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Gecko-like adhesives now useful for real world surfaces

Date:
April 18, 2014
Source:
University of Massachusetts at Amherst
Summary:
The ability to stick objects to a wide range of surfaces such as drywall, wood, metal and glass with a single adhesive has been the elusive goal of many research teams across the world, but now a team inventors describe a new, more versatile version of their invention, Geckskin, that can adhere strongly to a wider range of surfaces, yet releases easily, like a gecko's feet.
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Demonstration of Geckskin, a gecko inspired adhesive which can adhere to a wide range of surfaces, can support high loads and even a nearby kick from a researcher, and can be used repeatedly.

The ability to stick objects to a wide range of surfaces such as drywall, wood, metal and glass with a single adhesive has been the elusive goal of many research teams across the world, but now a team of University of Massachusetts Amherst inventors describe a new, more versatile version of their invention, Geckskin, that can adhere strongly to a wider range of surfaces, yet releases easily, like a gecko's feet.

"Imagine sticking your tablet on a wall to watch your favorite movie and then moving it to a new location when you want, without the need for pesky holes in your painted wall," says polymer science and engineering professor Al Crosby. Geckskin is a 'gecko-like,' reusable adhesive device that they had previously demonstrated can hold heavy loads on smooth surfaces such as glass.

Crosby and polymer science researcher Dan King, with other UMass Amherst researchers including biology professor Duncan Irschick, report in the current issue of Advanced Materials how they have expanded their design theory to allow Geckskin to adhere powerfully to a wider variety of surfaces found in most homes such as drywall, and wood.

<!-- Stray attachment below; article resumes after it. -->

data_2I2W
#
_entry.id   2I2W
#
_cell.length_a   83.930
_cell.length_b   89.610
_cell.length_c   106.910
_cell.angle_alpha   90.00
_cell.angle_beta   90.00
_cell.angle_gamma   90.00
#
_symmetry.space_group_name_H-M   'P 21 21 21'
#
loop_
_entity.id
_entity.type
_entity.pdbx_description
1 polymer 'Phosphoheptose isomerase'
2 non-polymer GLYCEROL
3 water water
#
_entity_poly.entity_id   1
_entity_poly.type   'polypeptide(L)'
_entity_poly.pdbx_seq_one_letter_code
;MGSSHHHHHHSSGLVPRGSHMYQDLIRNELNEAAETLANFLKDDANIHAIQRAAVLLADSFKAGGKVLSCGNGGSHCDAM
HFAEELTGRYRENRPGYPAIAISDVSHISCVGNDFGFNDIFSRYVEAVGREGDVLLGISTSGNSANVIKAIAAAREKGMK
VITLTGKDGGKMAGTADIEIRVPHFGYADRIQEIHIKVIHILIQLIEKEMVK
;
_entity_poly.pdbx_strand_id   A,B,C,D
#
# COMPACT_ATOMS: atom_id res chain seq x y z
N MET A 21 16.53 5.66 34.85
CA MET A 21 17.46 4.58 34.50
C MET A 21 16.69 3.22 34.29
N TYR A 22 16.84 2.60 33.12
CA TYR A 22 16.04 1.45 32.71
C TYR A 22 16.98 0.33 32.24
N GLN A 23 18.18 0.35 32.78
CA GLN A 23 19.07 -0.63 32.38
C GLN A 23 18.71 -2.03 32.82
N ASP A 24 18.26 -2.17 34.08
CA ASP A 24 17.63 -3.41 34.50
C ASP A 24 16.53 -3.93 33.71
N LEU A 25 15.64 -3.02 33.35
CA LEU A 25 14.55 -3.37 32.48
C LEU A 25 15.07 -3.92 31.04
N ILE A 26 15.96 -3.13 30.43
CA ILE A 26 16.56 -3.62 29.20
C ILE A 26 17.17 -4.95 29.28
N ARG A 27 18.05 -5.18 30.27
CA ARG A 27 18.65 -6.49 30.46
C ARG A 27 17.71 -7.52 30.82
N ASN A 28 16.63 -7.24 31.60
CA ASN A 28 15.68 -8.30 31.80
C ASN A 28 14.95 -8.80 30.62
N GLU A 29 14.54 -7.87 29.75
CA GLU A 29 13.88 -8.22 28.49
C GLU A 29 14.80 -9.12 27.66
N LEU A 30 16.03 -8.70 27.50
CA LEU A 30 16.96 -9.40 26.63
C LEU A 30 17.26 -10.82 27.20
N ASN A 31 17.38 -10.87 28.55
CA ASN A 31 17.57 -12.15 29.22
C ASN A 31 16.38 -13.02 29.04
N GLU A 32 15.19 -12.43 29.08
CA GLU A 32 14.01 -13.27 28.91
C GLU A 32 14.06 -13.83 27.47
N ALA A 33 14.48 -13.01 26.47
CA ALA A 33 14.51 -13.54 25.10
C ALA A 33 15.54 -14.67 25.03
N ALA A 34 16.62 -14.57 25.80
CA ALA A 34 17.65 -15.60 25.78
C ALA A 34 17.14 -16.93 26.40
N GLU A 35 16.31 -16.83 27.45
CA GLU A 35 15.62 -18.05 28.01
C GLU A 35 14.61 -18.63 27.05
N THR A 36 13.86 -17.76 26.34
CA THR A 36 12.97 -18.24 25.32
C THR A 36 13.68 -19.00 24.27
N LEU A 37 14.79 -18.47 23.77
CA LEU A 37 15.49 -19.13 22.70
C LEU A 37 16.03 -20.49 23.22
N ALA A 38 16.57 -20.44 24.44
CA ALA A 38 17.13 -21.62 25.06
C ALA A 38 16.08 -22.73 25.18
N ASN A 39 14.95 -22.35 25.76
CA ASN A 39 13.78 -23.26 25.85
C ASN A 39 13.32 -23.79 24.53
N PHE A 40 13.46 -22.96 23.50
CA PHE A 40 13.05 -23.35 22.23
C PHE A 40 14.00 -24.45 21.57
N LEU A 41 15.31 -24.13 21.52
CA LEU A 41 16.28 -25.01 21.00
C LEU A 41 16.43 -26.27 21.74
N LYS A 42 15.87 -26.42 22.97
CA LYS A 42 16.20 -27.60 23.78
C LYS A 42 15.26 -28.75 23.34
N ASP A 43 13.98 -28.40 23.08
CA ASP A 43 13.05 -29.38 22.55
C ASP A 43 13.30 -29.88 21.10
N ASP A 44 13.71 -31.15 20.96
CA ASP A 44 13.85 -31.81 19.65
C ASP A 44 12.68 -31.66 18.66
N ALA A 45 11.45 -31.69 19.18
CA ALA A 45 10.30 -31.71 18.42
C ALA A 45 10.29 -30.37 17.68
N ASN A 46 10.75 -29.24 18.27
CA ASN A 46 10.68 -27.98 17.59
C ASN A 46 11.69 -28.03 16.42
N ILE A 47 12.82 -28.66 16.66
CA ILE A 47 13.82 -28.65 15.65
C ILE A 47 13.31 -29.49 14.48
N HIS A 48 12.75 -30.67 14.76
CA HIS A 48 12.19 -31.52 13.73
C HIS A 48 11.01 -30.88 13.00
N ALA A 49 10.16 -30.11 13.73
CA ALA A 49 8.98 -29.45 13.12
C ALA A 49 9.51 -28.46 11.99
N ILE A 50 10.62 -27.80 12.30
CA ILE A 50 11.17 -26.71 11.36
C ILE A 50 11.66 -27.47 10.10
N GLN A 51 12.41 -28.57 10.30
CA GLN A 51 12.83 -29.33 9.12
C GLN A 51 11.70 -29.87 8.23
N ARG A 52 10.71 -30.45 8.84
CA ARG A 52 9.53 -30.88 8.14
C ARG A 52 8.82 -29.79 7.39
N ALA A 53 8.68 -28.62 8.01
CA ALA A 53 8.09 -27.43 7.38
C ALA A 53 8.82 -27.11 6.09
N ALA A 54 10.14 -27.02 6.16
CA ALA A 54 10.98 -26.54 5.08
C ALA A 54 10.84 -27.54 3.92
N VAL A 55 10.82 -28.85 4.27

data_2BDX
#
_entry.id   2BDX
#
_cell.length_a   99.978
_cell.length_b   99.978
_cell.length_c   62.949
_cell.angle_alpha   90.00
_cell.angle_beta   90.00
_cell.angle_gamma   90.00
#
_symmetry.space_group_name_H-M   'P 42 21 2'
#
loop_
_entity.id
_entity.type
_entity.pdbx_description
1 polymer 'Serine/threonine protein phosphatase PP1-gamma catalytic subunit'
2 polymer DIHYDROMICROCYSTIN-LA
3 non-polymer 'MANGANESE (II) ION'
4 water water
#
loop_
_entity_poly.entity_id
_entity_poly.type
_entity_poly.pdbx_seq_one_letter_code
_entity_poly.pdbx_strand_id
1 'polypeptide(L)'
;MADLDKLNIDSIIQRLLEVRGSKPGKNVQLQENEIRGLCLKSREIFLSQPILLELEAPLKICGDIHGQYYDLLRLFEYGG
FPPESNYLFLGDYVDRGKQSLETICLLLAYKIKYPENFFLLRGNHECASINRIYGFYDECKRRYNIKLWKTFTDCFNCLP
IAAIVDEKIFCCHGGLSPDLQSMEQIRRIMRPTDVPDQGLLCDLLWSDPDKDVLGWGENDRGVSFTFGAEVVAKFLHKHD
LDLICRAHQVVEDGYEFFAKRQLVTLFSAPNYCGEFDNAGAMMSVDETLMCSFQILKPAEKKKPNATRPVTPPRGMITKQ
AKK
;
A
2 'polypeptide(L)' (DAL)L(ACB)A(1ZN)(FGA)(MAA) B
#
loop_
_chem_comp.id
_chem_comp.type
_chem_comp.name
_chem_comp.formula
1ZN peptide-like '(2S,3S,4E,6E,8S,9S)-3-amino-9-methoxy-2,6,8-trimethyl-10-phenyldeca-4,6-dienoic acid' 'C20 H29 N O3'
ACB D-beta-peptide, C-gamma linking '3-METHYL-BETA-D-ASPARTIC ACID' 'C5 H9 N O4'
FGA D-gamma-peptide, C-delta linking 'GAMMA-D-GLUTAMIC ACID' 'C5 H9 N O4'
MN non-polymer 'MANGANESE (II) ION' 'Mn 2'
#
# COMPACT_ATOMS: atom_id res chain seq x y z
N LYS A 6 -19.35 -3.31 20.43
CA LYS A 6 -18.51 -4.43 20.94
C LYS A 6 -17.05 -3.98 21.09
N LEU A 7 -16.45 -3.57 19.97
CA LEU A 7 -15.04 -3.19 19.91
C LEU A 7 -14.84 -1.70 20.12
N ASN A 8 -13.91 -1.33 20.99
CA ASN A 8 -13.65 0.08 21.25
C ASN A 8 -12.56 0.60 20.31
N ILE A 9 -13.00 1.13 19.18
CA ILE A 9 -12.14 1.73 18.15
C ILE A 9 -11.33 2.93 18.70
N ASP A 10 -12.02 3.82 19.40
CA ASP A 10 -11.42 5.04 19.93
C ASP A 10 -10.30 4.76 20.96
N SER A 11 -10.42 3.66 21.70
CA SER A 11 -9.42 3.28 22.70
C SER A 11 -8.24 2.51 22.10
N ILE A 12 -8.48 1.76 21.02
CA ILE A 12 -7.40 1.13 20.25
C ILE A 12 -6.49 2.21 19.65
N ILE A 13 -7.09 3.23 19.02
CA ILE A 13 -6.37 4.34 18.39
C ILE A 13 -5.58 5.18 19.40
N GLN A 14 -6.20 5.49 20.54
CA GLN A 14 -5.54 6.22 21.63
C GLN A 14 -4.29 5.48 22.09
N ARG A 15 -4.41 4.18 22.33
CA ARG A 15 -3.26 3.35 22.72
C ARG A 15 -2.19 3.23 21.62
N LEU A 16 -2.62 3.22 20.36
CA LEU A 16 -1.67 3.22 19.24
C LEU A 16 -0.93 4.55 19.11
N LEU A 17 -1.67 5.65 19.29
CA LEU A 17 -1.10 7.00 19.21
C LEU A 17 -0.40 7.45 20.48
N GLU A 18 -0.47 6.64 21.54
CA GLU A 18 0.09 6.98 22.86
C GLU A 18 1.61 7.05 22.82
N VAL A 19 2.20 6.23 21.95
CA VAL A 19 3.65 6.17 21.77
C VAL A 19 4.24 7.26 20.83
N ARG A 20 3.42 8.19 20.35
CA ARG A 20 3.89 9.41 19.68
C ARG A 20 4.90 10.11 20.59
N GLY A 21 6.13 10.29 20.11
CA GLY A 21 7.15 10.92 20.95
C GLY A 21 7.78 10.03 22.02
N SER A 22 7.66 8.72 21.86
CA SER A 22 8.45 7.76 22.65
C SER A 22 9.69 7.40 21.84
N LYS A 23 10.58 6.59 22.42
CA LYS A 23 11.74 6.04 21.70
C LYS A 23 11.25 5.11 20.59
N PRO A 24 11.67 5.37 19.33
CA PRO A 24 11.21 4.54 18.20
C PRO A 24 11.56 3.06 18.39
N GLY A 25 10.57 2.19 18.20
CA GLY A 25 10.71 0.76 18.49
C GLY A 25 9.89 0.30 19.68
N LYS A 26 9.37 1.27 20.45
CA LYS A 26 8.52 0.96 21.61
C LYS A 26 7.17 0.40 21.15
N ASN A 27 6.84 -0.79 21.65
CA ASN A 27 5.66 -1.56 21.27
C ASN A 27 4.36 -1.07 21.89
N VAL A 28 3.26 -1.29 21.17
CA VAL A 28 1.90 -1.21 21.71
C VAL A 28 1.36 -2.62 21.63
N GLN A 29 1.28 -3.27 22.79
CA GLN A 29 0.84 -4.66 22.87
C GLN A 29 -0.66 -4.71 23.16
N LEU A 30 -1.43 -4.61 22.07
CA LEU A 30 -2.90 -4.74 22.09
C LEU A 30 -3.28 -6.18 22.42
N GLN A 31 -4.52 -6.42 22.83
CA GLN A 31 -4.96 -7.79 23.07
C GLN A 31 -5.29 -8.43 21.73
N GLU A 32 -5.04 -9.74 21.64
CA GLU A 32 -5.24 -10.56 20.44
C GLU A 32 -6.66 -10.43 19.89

Unlike other gecko-like materials, the UMass Amherst invention does not rely on mimicking the tiny, nanoscopic hairs found on gecko feet, but rather builds on "draping adhesion," which derives from the gecko's integrated anatomical skin-tendon-bone system. As King explains, "The key to making a strong adhesive connection is to conform to a surface while still maximizing stiffness."

In Geckskin, the researchers created this ability by combining soft elastomers and ultra-stiff fabrics such as glass or carbon fiber fabrics. By "tuning" the relative stiffness of these materials, they can optimize Geckskin for a range of applications, the inventors say.

To substantiate their claims of Geckskin's properties, the UMass Amherst team compared three versions to the abilities of a living Tokay gecko on several surfaces, as described in their journal article this month. As predicted by their theory, one Geckskin version matches and even exceeds the gecko's performance on all tested surfaces.

Irschick points out, "The gecko's ability to stick to a variety of surfaces is critical for its survival, but it's equally important to be able to release and re-stick whenever it wants. Geckskin displays the same ability on different commonly used surfaces, opening up great possibilities for new technologies in the home, office or outdoors."

Crosby notes, "It's been a lot of fun thinking about all of the different things you ever would want to hang somewhere, and then doing it. Geckskin changes the way you think."

Video: http://www.youtube.com/watch?v=SayqhqTZoxI&feature=youtu.be


Story Source:

The above post is reprinted from materials provided by University of Massachusetts at Amherst. Note: Materials may be edited for content and length.


Journal Reference:

  1. Daniel R. King, Michael D. Bartlett, Casey A. Gilman, Duncan J. Irschick, Alfred J. Crosby. Creating Gecko-Like Adhesives for “Real World” Surfaces. Advanced Materials, 2014; DOI: 10.1002/adma.201306259

Cite This Page:

University of Massachusetts at Amherst. "Gecko-like adhesives now useful for real world surfaces." ScienceDaily. ScienceDaily, 18 April 2014. <www.sciencedaily.com/releases/2014/04/140418141117.htm>.
University of Massachusetts at Amherst. (2014, April 18). Gecko-like adhesives now useful for real world surfaces. ScienceDaily. Retrieved August 2, 2015 from www.sciencedaily.com/releases/2014/04/140418141117.htm
University of Massachusetts at Amherst. "Gecko-like adhesives now useful for real world surfaces." ScienceDaily. www.sciencedaily.com/releases/2014/04/140418141117.htm (accessed August 2, 2015).

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